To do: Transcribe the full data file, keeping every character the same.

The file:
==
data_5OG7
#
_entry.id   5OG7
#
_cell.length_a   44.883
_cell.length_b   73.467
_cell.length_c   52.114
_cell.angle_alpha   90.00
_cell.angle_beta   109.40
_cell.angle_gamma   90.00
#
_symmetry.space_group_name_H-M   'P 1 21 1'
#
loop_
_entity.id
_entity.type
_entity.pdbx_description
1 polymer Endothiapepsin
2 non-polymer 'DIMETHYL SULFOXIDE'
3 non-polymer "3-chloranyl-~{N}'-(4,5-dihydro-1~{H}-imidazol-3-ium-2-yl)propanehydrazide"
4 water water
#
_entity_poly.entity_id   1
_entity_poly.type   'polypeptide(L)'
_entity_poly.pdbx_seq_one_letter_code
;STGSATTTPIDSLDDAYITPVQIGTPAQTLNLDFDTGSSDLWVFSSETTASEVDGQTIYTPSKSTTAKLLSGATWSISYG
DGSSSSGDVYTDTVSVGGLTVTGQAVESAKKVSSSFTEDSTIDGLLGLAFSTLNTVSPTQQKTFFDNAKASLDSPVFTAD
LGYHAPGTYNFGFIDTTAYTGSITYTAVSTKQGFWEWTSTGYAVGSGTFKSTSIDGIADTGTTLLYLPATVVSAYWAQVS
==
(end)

data_5OG7
#
_entry.id   5OG7
#
_cell.length_a   44.883
_cell.length_b   73.467
_cell.length_c   52.114
_cell.angle_alpha   90.00
_cell.angle_beta   109.40
_cell.angle_gamma   90.00
#
_symmetry.space_group_name_H-M   'P 1 21 1'
#
loop_
_entity.id
_entity.type
_entity.pdbx_description
1 polymer Endothiapepsin
2 non-polymer 'DIMETHYL SULFOXIDE'
3 non-polymer "3-chloranyl-~{N}'-(4,5-dihydro-1~{H}-imidazol-3-ium-2-yl)propanehydrazide"
4 water water
#
_entity_poly.entity_id   1
_entity_poly.type   'polypeptide(L)'
_entity_poly.pdbx_seq_one_letter_code
;STGSATTTPIDSLDDAYITPVQIGTPAQTLNLDFDTGSSDLWVFSSETTASEVDGQTIYTPSKSTTAKLLSGATWSISYG
DGSSSSGDVYTDTVSVGGLTVTGQAVESAKKVSSSFTEDSTIDGLLGLAFSTLNTVSPTQQKTFFDNAKASLDSPVFTAD
LGYHAPGTYNFGFIDTTAYTGSITYTAVSTKQGFWEWTSTGYAVGSGTFKSTSIDGIADTGTTLLYLPATVVSAYWAQVS